Another important aspect to look at is how the sexuality of Holden has been represented throughout the text. Even if Holden’s angst towards everything is the more noticeable behavior of him in the story, the aspect wherein he is curious and willing to learn things about the state of himself, his individuality, and the reality of the world are also as important as being aware of his community. As a young adult, he is on the stage of his life wherein he is transitioning from childhood to adulthood. According to Steven Mintz in his article in Psychology Today entitled The Tangled Transition to Adulthood, the phase of transitioning to adulthood has been a prolonged and angst-ridden journey. “Filled with insecurity, self-doubt, and uncertainty as it is today.” Transitioning to adulthood also connotes the maturity of an individual as a whole. In Holden’s case, he shows that although he is struggling a lot with all the things going on inside his mind at the moment, he still somehow proves that maturing can be a step-by-step process.
“The trouble was, I just didn’t want to do it. I felt more depressed than sexy, if you want to know the truth. She was depressing. Her green dress hanging in the closet and all. And besides, I don’t think I could ever do it with somebody that sits in a stupid movie all day long. I really don’t think I could.” (107-108).
In the passage, the contrasting events of Holden’s curiosity and self-respect meet during his stay at a hotel in New York. The elevator guy named Maurice offered him a girl for the night and without thoroughly thinking, he agreed on the proposed deal in exchange for some cash. In the latter part, Holden’s principle and self-respect still tower the pleasure he can attain. This also proves that although there are times that he is unconscious and unable to think thoroughly about his decisions when he realized that it is against the principles he believed, he will make sure to fix it as long as he still can. Even at a young age, he knows that wrong can produce another wrong, meanwhile, upholding his principle can keep him safe in a society that is so quick to judge.
Holden’s principle and conscience somehow overpower his id in the scenario. Even though the young prostitute he is with is very much ready to take him, he still chooses to stand for what he believes in. It is very commendable of him to do such a courageous decision given that he is experiencing trouble with himself. The trouble he is facing during that time is one of the most challenging and difficult stages of his life thus far. It is rare for teenagers like him nowadays to uphold the things they believed in when the temptation is being paraded in front of them.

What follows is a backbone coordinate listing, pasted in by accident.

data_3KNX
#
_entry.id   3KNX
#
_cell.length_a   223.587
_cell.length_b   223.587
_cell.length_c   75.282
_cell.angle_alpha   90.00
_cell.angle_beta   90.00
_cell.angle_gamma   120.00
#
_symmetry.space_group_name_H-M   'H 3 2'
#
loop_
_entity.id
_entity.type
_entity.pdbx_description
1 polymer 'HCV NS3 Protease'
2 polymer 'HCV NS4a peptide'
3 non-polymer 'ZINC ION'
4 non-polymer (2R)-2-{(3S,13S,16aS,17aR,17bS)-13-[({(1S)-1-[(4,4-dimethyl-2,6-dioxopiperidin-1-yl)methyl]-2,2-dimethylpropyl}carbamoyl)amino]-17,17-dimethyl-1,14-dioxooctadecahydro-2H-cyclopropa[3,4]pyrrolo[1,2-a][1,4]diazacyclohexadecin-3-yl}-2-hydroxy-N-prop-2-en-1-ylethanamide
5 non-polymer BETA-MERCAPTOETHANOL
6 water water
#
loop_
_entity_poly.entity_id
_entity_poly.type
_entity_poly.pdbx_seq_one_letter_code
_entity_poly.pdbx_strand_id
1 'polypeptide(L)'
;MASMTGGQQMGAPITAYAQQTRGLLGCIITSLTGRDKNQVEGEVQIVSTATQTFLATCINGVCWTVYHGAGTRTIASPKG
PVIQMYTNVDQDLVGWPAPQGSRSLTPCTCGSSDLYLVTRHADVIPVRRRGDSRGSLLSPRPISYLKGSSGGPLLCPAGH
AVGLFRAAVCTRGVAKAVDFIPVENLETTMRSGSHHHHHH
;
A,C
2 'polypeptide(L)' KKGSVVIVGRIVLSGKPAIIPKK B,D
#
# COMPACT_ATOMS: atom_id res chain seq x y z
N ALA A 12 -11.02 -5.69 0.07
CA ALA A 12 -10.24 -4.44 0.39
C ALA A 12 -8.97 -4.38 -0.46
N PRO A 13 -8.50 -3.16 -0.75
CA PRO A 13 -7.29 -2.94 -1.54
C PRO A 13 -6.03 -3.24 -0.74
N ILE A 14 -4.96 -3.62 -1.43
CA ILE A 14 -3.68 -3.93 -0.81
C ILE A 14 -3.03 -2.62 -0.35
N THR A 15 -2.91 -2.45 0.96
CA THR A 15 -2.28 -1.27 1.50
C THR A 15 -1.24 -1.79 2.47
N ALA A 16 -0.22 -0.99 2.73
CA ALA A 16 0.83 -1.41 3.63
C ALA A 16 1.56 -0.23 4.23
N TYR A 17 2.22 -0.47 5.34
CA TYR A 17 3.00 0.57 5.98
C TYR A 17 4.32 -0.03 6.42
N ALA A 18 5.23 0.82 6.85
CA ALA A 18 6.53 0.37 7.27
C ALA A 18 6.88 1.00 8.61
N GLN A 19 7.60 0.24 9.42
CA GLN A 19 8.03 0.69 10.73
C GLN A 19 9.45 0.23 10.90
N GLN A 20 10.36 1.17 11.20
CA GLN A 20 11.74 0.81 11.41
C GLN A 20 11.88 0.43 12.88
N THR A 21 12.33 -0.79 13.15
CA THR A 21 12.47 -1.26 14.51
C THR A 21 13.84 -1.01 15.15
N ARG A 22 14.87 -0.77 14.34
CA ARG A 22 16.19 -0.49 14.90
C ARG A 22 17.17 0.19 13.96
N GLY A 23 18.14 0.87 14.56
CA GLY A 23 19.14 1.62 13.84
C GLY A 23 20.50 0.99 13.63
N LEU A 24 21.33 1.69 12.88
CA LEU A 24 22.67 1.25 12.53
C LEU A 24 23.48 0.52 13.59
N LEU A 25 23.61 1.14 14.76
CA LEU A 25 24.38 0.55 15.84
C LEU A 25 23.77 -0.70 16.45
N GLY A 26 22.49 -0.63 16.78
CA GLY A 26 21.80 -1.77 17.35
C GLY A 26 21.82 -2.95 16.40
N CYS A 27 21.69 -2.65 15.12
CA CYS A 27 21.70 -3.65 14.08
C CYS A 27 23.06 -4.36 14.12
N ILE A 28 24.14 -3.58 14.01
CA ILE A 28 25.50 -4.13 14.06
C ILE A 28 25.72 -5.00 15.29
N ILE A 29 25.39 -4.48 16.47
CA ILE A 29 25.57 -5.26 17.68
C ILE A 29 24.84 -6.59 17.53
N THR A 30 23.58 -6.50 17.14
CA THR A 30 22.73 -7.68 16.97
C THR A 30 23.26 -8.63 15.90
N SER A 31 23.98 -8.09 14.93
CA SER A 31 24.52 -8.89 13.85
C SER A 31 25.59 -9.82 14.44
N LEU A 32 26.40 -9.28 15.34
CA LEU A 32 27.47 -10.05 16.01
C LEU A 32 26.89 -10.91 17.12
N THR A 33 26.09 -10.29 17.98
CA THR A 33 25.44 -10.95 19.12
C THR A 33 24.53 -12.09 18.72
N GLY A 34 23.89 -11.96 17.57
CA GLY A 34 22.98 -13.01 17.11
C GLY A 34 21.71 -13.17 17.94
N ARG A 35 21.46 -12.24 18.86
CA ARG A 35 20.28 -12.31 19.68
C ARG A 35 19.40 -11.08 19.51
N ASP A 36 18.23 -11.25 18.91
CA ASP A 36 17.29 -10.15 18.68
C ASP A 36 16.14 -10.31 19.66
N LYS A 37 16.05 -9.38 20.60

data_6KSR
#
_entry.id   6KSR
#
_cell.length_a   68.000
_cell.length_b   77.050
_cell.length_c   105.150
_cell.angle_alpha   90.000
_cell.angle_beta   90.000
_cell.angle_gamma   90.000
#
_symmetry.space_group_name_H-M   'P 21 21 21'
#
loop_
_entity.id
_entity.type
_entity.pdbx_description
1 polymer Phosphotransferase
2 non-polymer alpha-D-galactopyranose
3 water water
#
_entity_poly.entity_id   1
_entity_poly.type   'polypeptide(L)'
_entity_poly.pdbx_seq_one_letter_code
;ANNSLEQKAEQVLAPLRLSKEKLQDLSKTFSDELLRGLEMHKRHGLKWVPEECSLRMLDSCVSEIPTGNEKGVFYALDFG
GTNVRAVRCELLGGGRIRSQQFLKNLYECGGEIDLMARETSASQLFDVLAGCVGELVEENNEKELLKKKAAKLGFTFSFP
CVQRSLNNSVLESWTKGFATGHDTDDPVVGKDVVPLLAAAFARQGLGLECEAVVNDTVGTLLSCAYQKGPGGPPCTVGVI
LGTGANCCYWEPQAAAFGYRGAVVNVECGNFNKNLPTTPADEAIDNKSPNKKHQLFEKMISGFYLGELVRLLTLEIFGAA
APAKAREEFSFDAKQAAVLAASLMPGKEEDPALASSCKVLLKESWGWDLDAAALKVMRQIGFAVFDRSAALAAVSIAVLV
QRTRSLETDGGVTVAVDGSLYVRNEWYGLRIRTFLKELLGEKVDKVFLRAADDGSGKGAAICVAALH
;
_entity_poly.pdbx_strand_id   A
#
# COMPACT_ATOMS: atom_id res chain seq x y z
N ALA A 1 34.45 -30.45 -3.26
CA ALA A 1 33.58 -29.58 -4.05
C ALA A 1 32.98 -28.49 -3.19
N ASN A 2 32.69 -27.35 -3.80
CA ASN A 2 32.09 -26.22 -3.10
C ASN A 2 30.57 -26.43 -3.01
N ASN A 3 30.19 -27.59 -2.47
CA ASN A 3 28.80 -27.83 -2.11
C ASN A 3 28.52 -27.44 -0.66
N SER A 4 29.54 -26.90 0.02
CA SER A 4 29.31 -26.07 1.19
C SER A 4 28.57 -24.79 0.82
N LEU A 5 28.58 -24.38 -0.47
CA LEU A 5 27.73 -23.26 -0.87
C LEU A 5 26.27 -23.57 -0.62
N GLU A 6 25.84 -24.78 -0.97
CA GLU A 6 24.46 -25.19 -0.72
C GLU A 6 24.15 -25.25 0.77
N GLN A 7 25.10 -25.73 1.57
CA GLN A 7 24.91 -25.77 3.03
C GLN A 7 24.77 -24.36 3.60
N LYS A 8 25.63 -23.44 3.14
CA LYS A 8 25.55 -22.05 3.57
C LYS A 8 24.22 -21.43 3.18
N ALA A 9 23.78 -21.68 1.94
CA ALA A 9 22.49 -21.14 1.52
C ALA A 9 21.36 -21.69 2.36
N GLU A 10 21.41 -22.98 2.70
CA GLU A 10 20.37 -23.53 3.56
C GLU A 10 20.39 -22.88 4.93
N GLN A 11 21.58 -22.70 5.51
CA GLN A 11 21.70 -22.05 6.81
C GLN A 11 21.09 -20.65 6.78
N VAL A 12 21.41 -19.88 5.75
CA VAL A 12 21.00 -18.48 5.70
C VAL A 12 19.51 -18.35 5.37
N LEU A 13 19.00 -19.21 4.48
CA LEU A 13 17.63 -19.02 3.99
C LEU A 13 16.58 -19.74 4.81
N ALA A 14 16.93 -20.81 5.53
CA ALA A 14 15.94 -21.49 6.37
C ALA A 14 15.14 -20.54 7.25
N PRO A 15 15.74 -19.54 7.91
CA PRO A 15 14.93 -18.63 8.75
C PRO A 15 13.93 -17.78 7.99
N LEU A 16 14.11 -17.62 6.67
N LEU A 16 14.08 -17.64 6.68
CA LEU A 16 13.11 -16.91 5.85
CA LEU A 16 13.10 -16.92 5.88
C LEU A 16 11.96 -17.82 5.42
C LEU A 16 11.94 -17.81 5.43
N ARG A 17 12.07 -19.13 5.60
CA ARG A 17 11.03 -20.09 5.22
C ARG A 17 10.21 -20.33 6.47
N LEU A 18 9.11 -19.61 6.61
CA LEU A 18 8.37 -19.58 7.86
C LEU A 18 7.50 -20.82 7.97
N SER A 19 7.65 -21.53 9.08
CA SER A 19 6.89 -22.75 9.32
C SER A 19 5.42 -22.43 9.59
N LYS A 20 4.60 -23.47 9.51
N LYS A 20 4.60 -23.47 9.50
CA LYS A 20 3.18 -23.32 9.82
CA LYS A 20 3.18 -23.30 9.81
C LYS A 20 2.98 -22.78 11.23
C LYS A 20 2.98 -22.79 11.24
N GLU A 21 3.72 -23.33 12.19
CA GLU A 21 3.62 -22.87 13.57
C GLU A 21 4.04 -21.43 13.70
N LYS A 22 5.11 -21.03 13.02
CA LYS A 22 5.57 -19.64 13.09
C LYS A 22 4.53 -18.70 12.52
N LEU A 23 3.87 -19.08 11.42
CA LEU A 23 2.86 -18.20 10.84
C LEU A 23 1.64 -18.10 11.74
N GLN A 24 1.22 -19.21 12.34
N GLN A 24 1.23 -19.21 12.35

Another, in the latter part of the novel wherein he stayed for a couple of hours in his former English teacher’s house, there is a scenario that shows that Holden has a tendency of having a constant fear about the welfare of his sexuality. This is shown when Mr. Antolini (his former English teacher) touches or pats him in his sleep. Even though it is not intended in the passage if Mr. Antolini really has something in his mind that has something to do with violating Holden’s sexuality, the registration of fear for himself has been very evident in the way he talks and acts towards Mr. Antolini. Unlike before, the respect he has for Mr. Antolini somehow diminishes in an instant because he feels kind of unsafe to the person he should feel guarded.
“I woke up all of a sudden. I don’t know what time it was or anything, but I woke up. I felt something on my head, some guy’s hand. Boy, it really scared hell out of me. What it was, it was Mr. Antolini’s hand. What he was doing was, he was sitting on the floor right next to the couch, in the dark and all, and he was sort of petting me or patting me on the goddamn head. Boy, I’ll bet I jumped about a thousand feet.” (211).